Wirat suggested that the Senate Speaker should nominate a neutral prime minister for royal endorsement. A new caretaker Cabinet should spend six months to one year amending necessary laws for reform and to make way for a new election.

He said the Democrat Party would convene later to come up with a joint proposal on this.

Pheu Thai secretary-general Phumtham Vechayachai yesterday said he saw no good reason why the Democrats should boycott the next general election. He said the prime minister had done her best in order to defuse a crisis – offering an apology and returning power to the people.

He challenged the protest leaders’ demand for Yingluck to resign as caretaker premier, as the Constitution states the PM has to continue with the caretaker role until the new election is held.

“House dissolution is the best the prime minister can do. We may be called the losers if you like, but we just want peace to be restored in the country. We are not afraid of losing. Winning or losing, let’s fight it out in the election,” Phumtham said.

Academics agreed they did not think that dissolving the House was a way out – though they also did not view the proposal for a people’s council and an unelected interim government as a solution either.

Jade Donavanik, of Siam University’s Faculty of Law, said that with a House dissolution failing to satisfy protesters, having an election when the conflict was still simmering would only bring more problems to the country. He suggested the government resign as caretaker administration and pave the way for a neutral Cabinet to take over. He also called on the protesters not to insist on their demand for a people’s council.

Kanit na Nakorn, chairman of the Committee for Legal Reform, said the prime minister’s decision to dissolve the House came too late. He noted that the current situation was similar to one after the student-led uprising in October 1973 that brought down a dictatorial government and forced government leaders to flee the country.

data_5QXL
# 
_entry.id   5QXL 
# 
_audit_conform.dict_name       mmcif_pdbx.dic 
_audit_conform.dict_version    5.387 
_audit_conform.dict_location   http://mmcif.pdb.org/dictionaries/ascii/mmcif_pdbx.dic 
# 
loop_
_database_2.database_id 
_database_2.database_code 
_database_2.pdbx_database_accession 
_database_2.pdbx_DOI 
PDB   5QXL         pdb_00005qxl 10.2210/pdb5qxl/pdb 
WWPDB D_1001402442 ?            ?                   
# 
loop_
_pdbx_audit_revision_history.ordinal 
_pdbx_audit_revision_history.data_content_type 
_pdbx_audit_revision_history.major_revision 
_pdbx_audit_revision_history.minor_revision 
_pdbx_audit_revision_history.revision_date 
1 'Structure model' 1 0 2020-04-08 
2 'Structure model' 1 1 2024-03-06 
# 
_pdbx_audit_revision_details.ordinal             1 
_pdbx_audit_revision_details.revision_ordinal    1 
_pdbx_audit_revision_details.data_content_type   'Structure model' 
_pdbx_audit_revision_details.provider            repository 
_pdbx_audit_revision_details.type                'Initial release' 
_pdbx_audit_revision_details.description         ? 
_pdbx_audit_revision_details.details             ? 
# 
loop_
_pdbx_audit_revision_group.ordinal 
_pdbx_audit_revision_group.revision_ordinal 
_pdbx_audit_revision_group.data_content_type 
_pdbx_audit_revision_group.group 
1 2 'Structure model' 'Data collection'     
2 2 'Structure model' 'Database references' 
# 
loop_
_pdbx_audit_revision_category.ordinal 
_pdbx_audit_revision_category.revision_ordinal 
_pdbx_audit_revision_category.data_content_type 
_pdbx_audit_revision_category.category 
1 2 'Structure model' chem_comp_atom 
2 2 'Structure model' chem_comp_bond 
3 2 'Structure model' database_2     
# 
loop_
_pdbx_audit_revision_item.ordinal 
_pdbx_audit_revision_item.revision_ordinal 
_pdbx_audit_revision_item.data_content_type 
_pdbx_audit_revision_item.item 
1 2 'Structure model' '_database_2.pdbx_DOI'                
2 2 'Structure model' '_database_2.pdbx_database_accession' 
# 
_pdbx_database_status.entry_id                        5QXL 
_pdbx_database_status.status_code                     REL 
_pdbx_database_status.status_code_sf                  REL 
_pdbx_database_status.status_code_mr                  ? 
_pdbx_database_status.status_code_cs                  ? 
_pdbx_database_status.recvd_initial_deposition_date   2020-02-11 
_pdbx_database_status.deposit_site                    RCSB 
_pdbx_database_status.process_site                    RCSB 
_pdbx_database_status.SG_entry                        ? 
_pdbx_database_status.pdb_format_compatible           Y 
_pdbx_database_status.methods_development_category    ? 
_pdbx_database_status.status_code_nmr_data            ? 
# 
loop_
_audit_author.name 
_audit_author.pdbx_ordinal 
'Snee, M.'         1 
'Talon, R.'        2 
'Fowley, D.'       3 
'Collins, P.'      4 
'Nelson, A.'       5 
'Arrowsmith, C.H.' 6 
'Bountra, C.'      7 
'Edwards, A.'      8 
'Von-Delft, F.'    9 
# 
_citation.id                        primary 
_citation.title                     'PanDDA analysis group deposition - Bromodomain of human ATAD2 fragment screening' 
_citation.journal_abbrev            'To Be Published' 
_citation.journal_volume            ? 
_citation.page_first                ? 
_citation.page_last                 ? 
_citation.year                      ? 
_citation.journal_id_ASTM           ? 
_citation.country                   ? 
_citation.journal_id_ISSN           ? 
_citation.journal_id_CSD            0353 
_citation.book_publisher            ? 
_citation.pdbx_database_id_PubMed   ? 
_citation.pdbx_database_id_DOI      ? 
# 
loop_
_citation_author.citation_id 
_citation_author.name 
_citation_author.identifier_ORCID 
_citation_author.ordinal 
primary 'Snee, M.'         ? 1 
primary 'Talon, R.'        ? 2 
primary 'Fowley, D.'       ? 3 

Assadang Panikabutr, former dean of Ramkhamhaeng University’s Faculty of Political Science, called on Yingluck and Suthep to have a dialogue in order to settle differences. He did not think House dissolution would solve the political stalemate but said the government had made its decision.

Prachak Kongkirati, a political scientist at Thammasat, said a House dissolution was the best option in the current situation to avoid bloodshed. He urged the Democrat Party to take part in the next election.

Academic Nidhi Eoseewong voiced opposition to the idea of having an unelected people’s council. He said people’s representatives must be elected. Nidhi said that after the House dissolution, political parties had to comply with the existing legal path by taking part in the next election.

Suthep pushes on
The Nation / Phuket Gazette
PHUKET: Prime Minister Yingluck Shinawatra’s decision to dissolve the House of Representatives yesterday failed to satisfy leaders of the anti-government protest, who insisted on her also stepping down as head of government.

The protesters demanded the government be replaced by a non-elected “people’s council” and an interim administration that consists of no politicians. This proposed interim administration and “people’s council” should implement political reform for one year or one-and-a -half years before being dissolved to make way for a general election, some protest leaders said.

Key protest leader Suthep Thaugsuban, speaking after leading a march to Government House, urged the demonstrators to continue with their push for political reform.

“We have invested a lot together and we have to succeed, or

— Phuket Gazette Editors

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Coronavirus (Covid-19)

Burmese child contracted Covid-19 while crossing the border, report says

Caitlin Ashworth

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Burmese child contracted Covid-19 while crossing the border, report says | The Thaiger
FILE PHOTO